How to Teach Time Management
Updated: Apr 4
Our next topic in the Consumer Math Blog Series is about how to teach Time Management. Read more about why and how you can teach Time Management using my Time Management Lesson Unit (click here to get your copy).
Purpose of Teaching Time Management
Time management is the perfect mix of math and executive functioning, so it is a perfect topic to teach in your consumer math or special education math classroom! Time management is embedded into so many parts of our day and can have a real impact on how others see an individual’s character (are they always late?) and ability (can they stay focused on the task at hand?).
Counting Forwards. Time spans 60 minute hours in 5 minute increments. If this is a skill your students struggle with, then pre-teach clock reading/time before you jump into this.
Counting Backwards. Time management is about half counting backwards. Just like counting forwards, it may be helpful to have a visual on your main whiteboard or wall to reference to help with counting backwards. It could be a nice mix of a number line AND 15/30/45.
Estimate how long it takes to complete a task & create a schedule based on a specific time range and estimated completion time for multiple tasks.
Lesson Unit Break Down
Day 1- While this topic will not be new to probably any of your students, it’s still nice to do a proper introduction. Review how time management works into other consumer math topics using the visual flow chart and give them the brain teaser to think about. Then, jump to the reading passage (see Reading Passage Option below), then the T/F questions, and the writing prompts.
Day 2- No surprise here- today is dedicated to Notes and Parts. The content moves from general to specific to an example and students spend the day absorbing and engaging in meaningful conversation through visuals and examples.
Day 3- The Time Management Practice worksheet has students move through making a morning schedule given a few tasks and time constraints. This is a great opportunity for students to try it on their own and then for you to do a whole class review and model backward counting using time! There is a Quick Question that can be used today or Day 4!
Day 4- This practice has students continue to practice creating estimated times, but also includes a section for them to see how distractions can impact their time management. This is a GREAT way to show students how TV or their phone can hurt them from being productive and focused.
Day 5- Use the task card review suggestion below (Task Card Idea) to wrap up the lesson and then assess the students’ understanding of time management (pictured above). You can use the word search or functional math review in any order!
Reading Passage Option
Grab large pieces of poster board or butcher paper from the library and bring a set of big markers. Have students re-write the Schedule, Task, Estimate, and Accomplish onto different poster boards and hang them around the room for the week. The information is so concise (just a couple sentences) and important enough to keep visible for the week’s lesson.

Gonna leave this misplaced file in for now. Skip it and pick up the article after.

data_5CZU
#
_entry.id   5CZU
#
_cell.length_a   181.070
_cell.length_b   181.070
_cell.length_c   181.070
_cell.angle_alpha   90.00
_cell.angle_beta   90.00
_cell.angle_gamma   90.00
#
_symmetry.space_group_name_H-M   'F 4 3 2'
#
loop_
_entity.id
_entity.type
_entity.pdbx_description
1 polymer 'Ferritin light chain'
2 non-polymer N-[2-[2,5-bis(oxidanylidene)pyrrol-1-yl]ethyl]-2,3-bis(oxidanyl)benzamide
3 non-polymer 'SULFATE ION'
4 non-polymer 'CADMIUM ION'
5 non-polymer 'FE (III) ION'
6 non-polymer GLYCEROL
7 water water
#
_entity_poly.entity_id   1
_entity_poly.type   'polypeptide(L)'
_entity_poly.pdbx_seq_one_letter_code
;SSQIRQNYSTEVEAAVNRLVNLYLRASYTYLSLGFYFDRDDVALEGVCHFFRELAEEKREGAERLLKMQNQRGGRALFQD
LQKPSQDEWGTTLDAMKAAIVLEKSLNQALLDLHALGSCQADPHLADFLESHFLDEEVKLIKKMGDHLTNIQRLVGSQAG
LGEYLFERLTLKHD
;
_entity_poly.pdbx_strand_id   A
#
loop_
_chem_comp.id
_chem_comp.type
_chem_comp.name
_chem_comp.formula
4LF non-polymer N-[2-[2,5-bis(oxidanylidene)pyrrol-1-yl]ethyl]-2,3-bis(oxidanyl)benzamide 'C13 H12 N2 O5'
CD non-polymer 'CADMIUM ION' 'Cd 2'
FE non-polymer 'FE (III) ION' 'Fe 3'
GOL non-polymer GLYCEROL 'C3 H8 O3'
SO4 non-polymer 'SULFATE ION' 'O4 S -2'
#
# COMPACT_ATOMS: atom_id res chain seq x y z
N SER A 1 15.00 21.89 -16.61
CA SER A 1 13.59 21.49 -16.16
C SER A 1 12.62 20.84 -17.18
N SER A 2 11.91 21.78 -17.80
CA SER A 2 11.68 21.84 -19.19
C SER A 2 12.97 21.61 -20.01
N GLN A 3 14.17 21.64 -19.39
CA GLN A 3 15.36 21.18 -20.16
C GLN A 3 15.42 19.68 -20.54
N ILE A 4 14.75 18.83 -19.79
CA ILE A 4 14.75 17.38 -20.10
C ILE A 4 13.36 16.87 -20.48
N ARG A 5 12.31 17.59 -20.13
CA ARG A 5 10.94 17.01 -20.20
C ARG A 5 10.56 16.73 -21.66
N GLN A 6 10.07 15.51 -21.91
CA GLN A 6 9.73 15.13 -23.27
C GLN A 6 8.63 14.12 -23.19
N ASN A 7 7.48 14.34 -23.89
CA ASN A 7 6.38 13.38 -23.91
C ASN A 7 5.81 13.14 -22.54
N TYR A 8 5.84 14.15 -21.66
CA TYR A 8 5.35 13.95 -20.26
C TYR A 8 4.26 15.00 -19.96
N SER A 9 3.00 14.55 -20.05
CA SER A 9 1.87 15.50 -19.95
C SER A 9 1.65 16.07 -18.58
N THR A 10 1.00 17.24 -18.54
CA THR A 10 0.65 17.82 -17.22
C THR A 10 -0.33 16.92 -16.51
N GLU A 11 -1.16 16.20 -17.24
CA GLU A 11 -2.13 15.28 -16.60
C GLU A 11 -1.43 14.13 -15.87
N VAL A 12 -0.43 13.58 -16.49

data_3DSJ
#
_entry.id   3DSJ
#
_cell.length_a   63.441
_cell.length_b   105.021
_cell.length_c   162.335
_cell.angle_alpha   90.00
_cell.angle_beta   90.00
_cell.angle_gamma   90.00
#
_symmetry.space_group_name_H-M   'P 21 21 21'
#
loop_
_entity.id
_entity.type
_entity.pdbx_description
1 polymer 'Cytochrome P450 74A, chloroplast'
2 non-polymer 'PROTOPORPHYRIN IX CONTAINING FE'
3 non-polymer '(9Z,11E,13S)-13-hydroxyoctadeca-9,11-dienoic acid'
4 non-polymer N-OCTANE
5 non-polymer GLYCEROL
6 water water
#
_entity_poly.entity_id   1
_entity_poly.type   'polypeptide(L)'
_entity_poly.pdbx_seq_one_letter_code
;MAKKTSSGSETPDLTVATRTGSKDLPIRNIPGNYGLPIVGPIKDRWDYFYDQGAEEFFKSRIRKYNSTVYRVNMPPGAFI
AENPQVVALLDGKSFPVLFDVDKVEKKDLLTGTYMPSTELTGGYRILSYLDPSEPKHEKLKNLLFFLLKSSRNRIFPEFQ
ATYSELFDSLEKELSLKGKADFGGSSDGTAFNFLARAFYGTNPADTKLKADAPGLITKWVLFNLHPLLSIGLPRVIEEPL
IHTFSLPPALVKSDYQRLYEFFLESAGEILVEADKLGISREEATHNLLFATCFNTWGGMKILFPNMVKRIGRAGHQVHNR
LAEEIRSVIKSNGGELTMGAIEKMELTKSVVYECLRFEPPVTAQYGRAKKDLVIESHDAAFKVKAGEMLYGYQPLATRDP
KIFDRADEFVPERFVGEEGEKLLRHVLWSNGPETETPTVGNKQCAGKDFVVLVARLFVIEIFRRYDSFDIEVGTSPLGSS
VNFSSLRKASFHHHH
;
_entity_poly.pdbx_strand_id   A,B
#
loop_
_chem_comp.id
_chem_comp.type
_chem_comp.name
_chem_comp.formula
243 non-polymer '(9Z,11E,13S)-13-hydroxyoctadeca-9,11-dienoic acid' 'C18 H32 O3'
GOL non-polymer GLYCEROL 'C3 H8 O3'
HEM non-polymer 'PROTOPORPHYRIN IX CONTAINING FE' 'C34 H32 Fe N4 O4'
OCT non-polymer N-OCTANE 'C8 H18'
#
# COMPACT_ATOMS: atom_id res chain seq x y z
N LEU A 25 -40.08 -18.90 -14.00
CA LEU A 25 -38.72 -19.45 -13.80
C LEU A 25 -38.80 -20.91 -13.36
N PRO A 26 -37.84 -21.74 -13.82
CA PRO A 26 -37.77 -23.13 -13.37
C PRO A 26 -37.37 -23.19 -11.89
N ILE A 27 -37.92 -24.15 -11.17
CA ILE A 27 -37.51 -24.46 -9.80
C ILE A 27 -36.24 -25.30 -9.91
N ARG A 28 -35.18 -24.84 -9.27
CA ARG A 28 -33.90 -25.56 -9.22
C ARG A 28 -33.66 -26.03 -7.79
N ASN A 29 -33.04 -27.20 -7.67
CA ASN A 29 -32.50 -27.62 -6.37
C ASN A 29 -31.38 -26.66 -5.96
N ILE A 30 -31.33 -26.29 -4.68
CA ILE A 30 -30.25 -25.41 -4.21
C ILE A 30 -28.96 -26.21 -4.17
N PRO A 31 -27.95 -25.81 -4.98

Listen and Learn
A Listen & Learn is a short, 5 sentence PowerPoint/Google presentation that introduces the topic using visuals and audio. Ideal for non-readers! Read about what they are and how they might be right for your classroom here.
Task Card Idea
Practice time management within the review. Have students decide how long it should take them to answer all the questions and review the correct answers. Keep the timer up for students to see and then re-assess how close they were to meeting their estimate. Adjust the time as needed to allow students to answer each review question.
*I would use the traditional Around the Room method for this review (tape questions all around the room and have students move about the room answering them).
Further Practice Idea
A great way to practice this outside your classroom while staying in the building is giving them a timer device and a task. Set the timer to be just right so that the students can see how to move at a regular pace to get a task done. For example, give the students 4 minutes to go to their locker, open it, put something in it, and return back to class. They should have the timer and see it count down as they move through this task! Then, discuss if 4 minutes was enough time. Consider requesting a visual timer app on a school iPad for students to visually see how time is passing during the activity.
Ultimate Goal of the Lesson Unit
Time management is a skill that can be taught, so it’s a skill that can be learned. With enough practice, you can get pretty good at it! No one is 100% accurate with time management because life throws you curves, like the accident on the way home from work that doubles your commute or the massive line at the zoo exhibit that keeps you from leaving at your desired time. If your students begin to see how to plan forward and count time backward then they are well on their way to successful time management!
May I Also Suggest Teaching
Time management frequently uses the estimation skill, so consider teaching that BEFORE time management.